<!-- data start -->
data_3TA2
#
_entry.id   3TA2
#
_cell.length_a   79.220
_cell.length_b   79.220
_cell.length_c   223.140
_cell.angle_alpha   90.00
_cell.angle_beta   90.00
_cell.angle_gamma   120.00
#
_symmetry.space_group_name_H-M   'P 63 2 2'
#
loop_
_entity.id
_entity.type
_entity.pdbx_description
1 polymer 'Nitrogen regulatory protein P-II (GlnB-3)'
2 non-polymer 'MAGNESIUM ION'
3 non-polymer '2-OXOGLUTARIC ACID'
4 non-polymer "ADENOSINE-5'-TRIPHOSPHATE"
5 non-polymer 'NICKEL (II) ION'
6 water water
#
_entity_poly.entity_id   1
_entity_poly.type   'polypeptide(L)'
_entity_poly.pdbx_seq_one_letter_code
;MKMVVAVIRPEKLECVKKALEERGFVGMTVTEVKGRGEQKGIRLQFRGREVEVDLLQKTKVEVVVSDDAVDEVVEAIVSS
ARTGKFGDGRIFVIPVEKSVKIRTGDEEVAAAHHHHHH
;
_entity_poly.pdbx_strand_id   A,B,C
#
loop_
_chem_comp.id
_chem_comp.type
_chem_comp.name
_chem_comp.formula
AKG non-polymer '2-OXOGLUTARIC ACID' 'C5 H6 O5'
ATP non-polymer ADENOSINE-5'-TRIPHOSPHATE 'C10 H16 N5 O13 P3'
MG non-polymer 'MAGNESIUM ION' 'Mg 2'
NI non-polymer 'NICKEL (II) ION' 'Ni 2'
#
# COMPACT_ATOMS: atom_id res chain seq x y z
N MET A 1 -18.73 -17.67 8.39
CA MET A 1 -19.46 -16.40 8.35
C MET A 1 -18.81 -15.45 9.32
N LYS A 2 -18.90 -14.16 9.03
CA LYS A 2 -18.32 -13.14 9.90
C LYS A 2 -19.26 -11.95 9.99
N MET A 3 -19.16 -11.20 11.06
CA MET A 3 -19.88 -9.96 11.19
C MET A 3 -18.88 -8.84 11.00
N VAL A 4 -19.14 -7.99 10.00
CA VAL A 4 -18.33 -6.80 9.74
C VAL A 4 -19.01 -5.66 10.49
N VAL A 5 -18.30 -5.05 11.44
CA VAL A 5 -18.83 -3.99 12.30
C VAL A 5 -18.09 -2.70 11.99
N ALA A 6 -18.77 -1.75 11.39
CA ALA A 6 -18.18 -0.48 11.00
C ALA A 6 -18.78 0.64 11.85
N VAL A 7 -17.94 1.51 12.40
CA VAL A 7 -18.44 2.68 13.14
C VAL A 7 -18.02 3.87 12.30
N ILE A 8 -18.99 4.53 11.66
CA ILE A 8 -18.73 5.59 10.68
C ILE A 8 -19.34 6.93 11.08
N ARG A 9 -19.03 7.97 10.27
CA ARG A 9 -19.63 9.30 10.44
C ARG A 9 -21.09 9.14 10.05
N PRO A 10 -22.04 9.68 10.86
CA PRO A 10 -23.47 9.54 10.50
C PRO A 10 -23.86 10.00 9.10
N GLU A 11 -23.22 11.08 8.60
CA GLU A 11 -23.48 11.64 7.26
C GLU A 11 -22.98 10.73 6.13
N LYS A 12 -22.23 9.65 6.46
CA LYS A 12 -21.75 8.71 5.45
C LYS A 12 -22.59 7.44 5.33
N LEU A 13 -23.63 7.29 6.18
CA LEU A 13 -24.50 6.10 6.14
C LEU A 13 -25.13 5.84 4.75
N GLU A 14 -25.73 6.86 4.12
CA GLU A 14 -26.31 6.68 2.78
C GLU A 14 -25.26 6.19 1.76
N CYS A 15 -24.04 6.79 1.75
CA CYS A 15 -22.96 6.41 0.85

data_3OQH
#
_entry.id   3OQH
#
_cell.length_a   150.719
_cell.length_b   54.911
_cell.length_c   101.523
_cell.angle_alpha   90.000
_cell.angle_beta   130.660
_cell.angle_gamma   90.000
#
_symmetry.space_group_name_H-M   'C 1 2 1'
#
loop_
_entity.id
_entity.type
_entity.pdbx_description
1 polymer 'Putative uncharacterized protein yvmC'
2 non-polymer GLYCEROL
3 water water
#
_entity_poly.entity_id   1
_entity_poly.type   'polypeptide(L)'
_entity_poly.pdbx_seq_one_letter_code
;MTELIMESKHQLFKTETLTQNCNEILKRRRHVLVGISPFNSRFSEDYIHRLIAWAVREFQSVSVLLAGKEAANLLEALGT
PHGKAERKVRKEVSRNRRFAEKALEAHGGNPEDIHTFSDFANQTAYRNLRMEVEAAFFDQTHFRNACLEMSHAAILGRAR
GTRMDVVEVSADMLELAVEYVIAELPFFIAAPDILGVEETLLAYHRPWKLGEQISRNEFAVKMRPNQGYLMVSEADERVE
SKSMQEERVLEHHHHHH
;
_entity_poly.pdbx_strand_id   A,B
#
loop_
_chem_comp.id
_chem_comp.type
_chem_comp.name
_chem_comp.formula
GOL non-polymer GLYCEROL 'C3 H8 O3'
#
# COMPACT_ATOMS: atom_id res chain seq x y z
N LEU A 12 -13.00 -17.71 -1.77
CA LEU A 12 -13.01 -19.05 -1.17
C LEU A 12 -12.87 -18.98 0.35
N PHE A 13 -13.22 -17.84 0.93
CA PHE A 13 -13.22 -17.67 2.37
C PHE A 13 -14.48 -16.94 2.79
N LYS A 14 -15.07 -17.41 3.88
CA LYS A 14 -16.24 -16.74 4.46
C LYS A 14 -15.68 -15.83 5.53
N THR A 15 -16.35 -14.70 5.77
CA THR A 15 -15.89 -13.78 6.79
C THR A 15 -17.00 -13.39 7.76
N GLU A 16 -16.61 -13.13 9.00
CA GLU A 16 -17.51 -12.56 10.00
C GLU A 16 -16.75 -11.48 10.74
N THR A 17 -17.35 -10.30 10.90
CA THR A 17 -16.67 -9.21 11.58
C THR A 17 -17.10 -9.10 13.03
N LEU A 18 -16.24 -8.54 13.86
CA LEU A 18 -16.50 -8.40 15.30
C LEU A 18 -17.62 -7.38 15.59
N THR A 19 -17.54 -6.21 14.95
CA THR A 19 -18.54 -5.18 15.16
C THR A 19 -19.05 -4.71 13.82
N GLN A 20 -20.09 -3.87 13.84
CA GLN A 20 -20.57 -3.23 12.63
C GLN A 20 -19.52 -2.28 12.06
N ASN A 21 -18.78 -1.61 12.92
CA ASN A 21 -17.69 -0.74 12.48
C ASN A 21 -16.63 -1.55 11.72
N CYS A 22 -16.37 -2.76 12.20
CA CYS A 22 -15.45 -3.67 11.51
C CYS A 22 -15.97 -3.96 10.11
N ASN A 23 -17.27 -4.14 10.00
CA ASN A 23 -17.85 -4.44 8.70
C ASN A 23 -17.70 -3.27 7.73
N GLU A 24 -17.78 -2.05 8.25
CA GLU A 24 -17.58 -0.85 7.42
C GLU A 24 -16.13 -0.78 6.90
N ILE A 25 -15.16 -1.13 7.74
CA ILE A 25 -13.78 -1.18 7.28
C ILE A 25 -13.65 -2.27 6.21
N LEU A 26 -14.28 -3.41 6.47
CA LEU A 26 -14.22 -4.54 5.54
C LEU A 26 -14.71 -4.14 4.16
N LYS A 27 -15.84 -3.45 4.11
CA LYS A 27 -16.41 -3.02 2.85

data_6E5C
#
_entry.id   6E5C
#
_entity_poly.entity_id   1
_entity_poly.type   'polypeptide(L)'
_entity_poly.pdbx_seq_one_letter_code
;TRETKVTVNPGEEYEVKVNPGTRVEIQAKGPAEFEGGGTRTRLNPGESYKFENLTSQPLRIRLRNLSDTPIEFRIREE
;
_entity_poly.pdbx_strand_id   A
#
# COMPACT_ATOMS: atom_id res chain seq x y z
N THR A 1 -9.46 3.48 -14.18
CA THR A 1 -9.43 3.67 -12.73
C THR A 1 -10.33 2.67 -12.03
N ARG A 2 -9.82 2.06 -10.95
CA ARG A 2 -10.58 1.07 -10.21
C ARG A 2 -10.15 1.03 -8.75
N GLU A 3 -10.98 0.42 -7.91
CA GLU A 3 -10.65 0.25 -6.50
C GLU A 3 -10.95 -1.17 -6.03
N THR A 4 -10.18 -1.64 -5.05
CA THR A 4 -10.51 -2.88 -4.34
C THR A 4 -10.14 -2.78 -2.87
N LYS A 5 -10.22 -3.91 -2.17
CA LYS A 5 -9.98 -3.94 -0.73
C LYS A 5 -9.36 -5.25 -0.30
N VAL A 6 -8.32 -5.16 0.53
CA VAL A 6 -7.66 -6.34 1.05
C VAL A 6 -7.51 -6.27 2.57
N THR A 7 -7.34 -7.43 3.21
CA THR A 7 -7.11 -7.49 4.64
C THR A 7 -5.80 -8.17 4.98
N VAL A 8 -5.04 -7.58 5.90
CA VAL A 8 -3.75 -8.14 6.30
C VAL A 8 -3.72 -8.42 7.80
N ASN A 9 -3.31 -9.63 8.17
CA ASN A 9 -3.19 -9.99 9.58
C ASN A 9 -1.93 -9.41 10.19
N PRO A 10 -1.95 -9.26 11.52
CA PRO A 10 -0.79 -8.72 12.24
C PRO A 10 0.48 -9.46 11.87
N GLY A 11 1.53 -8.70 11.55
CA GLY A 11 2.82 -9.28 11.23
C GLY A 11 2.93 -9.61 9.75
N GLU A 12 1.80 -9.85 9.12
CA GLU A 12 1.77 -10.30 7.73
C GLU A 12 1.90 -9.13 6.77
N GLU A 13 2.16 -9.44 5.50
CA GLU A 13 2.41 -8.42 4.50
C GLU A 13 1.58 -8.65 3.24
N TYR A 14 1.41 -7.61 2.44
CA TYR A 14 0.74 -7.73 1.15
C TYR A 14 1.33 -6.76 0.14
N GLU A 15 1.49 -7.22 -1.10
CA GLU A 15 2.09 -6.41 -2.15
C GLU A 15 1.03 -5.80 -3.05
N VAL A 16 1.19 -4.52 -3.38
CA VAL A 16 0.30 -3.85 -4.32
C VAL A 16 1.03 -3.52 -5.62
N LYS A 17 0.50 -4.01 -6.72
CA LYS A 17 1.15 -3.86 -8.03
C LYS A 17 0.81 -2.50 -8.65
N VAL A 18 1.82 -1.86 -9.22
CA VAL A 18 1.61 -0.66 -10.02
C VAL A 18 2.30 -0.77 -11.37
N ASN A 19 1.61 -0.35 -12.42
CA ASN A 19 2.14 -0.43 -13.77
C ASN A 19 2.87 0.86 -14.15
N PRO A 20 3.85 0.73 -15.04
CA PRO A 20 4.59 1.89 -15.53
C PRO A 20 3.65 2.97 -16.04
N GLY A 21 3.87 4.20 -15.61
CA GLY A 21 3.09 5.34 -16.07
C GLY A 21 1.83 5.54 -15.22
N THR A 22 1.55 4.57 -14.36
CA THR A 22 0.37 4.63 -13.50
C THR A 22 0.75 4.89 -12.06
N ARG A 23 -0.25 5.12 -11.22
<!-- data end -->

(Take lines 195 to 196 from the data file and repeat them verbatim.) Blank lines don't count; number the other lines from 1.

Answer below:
N THR A 4 -10.18 -1.64 -5.05
CA THR A 4 -10.51 -2.88 -4.34